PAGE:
• No relationships were found between habitual caffeine consumption and short-term memory, information processing, planning, and attention as measured with the Stroop Test. Moreover, no difference in sensitivity to caffeine intake between different age groups was found, suggesting that caffeine intake did not counteract age-related cognitive decline.

Reviving Cells After a Heart Attack

Researchers have unraveled potential mechanisms behind the healing power of extracellular vesicles and demonstrated their capacity to not only revive cells after a heart attack but keep cells functioning while deprived of oxygen during a heart attack [5].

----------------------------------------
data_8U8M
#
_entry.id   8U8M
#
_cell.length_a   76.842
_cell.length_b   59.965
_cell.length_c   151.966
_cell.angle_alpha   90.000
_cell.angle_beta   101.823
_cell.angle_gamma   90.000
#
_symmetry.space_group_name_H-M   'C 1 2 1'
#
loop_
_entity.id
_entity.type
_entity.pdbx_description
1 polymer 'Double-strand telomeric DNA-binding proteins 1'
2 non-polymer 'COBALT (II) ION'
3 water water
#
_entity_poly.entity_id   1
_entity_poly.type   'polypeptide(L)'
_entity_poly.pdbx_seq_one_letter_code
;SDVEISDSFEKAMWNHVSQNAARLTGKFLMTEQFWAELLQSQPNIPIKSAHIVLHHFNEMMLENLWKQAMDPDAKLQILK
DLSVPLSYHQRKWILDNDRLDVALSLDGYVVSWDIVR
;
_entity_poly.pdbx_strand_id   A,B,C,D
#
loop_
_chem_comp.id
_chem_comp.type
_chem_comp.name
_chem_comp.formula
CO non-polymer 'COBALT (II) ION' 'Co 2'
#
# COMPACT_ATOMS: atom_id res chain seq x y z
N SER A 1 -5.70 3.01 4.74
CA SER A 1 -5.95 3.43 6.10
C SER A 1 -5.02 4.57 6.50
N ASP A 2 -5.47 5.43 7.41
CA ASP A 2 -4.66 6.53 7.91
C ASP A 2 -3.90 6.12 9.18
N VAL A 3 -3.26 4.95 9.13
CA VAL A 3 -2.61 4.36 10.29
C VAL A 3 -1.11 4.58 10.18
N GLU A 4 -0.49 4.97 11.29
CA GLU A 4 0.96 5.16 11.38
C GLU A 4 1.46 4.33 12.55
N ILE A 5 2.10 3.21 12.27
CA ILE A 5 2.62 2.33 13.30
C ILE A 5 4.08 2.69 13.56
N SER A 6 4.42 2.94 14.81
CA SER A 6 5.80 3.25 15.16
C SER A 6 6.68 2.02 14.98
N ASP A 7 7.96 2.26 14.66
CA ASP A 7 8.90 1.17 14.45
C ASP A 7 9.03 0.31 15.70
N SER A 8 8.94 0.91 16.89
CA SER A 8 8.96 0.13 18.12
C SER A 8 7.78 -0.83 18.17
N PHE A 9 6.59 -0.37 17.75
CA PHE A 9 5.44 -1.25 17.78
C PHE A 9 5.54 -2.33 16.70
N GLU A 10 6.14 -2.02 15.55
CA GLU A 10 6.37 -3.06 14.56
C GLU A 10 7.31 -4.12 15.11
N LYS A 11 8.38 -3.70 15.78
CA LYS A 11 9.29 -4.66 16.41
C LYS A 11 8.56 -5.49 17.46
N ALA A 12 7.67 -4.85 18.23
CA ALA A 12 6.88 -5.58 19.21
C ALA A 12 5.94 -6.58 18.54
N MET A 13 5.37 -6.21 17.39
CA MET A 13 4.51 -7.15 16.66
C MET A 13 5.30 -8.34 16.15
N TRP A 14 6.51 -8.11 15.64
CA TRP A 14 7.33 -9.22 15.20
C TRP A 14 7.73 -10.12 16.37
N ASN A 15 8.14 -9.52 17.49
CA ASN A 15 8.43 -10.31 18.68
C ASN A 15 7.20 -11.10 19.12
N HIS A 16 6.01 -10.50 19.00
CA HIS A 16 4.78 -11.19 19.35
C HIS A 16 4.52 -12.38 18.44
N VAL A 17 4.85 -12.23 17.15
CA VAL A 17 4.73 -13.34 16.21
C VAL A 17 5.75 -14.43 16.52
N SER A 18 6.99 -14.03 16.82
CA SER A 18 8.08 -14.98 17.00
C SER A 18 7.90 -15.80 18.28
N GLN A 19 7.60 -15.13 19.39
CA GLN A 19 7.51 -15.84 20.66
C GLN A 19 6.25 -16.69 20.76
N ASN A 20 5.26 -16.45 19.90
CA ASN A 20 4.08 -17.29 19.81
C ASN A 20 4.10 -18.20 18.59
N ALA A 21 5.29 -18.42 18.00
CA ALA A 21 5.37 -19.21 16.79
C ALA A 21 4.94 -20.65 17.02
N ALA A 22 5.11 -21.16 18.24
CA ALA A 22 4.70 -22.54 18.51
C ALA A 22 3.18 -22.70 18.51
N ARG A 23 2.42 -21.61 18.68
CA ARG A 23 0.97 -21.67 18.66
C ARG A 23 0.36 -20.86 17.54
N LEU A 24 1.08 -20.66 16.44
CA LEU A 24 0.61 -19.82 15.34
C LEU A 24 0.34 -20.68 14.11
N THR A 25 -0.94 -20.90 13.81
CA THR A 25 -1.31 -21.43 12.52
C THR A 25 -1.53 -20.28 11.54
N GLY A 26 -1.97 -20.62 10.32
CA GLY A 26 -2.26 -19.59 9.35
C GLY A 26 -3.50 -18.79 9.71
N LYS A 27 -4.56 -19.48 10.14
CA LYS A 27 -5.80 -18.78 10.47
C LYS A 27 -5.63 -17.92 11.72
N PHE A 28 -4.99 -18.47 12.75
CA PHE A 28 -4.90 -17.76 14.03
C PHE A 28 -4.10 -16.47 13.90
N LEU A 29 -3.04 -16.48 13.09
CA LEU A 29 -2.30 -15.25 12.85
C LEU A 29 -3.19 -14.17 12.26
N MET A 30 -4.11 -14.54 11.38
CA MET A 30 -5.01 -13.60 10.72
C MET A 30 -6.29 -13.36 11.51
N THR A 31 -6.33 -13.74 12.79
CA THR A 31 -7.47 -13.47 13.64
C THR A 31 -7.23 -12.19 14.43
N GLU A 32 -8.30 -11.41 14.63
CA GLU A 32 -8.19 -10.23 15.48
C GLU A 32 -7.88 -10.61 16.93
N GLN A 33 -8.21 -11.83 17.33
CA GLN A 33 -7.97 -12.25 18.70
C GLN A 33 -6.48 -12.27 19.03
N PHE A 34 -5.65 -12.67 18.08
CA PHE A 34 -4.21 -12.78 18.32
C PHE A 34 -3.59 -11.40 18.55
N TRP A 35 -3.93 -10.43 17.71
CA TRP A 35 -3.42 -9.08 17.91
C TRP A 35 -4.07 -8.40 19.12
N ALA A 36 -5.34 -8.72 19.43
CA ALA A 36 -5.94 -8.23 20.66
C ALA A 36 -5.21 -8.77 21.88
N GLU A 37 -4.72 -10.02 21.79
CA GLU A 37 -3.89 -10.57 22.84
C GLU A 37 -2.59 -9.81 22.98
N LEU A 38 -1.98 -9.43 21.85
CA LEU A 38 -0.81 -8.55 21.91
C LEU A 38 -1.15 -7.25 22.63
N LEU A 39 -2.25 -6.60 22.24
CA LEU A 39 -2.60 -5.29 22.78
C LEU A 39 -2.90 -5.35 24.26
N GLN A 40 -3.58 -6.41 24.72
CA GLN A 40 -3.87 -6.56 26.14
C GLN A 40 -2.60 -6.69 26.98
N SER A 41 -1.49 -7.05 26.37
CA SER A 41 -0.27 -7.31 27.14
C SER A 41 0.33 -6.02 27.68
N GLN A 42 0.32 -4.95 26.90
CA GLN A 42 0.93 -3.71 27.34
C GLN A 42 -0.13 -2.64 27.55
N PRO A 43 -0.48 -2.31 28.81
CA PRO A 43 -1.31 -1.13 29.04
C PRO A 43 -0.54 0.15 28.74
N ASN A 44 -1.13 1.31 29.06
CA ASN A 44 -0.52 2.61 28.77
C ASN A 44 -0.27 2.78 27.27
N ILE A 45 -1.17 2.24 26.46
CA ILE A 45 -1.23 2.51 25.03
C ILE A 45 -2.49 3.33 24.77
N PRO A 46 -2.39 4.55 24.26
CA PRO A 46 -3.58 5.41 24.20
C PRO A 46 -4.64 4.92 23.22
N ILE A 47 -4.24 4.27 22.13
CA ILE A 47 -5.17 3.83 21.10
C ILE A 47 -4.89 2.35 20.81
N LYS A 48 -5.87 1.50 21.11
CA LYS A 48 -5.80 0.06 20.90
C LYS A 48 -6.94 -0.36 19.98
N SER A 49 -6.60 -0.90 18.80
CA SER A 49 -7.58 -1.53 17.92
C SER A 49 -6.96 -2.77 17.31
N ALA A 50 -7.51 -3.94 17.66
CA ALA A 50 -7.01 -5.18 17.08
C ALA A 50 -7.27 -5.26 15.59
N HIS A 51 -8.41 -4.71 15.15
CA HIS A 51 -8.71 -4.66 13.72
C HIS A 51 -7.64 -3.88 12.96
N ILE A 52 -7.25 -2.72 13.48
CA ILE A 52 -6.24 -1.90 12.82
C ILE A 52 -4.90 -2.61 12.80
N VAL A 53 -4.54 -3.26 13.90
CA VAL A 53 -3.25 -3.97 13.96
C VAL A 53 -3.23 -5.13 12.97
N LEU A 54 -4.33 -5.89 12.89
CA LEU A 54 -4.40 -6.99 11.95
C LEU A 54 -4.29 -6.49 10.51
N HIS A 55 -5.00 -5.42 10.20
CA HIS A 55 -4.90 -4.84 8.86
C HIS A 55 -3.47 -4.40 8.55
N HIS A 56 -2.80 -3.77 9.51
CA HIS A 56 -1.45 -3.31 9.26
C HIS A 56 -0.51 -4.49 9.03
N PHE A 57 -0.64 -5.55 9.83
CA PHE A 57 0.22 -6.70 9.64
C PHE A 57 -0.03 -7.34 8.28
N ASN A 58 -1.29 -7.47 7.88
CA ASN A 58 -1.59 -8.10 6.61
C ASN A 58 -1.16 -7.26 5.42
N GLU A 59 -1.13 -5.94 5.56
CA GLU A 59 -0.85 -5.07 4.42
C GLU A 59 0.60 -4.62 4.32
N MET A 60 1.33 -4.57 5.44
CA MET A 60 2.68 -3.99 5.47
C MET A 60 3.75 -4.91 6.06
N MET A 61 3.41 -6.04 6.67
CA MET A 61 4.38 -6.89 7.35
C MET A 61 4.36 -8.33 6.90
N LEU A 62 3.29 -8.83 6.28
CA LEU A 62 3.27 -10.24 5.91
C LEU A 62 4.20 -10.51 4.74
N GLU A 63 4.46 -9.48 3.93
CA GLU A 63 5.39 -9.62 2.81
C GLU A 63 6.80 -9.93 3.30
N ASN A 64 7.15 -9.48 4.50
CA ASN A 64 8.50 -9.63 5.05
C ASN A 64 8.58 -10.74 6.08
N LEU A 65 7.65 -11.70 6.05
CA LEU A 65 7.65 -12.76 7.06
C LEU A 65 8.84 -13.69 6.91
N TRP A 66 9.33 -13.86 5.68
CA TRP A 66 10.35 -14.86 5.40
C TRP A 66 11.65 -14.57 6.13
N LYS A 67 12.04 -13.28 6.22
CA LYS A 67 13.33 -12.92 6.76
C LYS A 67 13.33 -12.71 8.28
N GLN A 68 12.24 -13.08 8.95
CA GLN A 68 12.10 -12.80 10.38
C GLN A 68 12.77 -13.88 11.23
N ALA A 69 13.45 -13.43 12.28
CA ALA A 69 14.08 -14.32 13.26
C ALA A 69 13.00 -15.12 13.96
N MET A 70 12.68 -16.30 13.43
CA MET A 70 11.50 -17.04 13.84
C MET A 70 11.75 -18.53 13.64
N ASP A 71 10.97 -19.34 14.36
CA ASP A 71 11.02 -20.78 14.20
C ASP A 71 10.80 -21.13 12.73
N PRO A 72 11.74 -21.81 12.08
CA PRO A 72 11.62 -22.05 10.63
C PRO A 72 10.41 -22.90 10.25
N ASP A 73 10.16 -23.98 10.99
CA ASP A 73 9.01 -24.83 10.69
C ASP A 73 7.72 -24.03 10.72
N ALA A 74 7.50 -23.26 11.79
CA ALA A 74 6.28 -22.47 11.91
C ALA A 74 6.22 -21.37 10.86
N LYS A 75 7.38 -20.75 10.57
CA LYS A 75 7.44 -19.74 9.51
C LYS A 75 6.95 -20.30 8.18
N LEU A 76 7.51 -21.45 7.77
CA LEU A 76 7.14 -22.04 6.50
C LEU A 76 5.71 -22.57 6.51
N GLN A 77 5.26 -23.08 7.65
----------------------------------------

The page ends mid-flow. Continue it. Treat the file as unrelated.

The researchers demonstrated this functionality in human tissue using a heart-on-a-chip with embedded sensors that continuously tracked the contractions of the tissue.

Extracellular Vesicles

  • Extracellular Vesicles (EVs) are nanometer-sized messengers that travel between cells known as intercellular communication.
  • EVs are a promising tool for the next generation of therapies for everything from autoimmune and neurodegenerative disease to cancer and tissue injury. 
  • EVs derived from stem cells have already been shown to help heart cells recover after a heart attack, but exactly how they help and whether the beneficial effect is specific to EVs derived from stem cells has remained a mystery.

Researchers from the Harvard School of Engineering and Applied sciences have unraveled a potential mechanism that demonstrated the potential mechanism behind the healing power of EVs.

It demonstrated their capacity to not only revive cells after a heart attack but keep cells functioning while deprived of oxygen during a heart attack.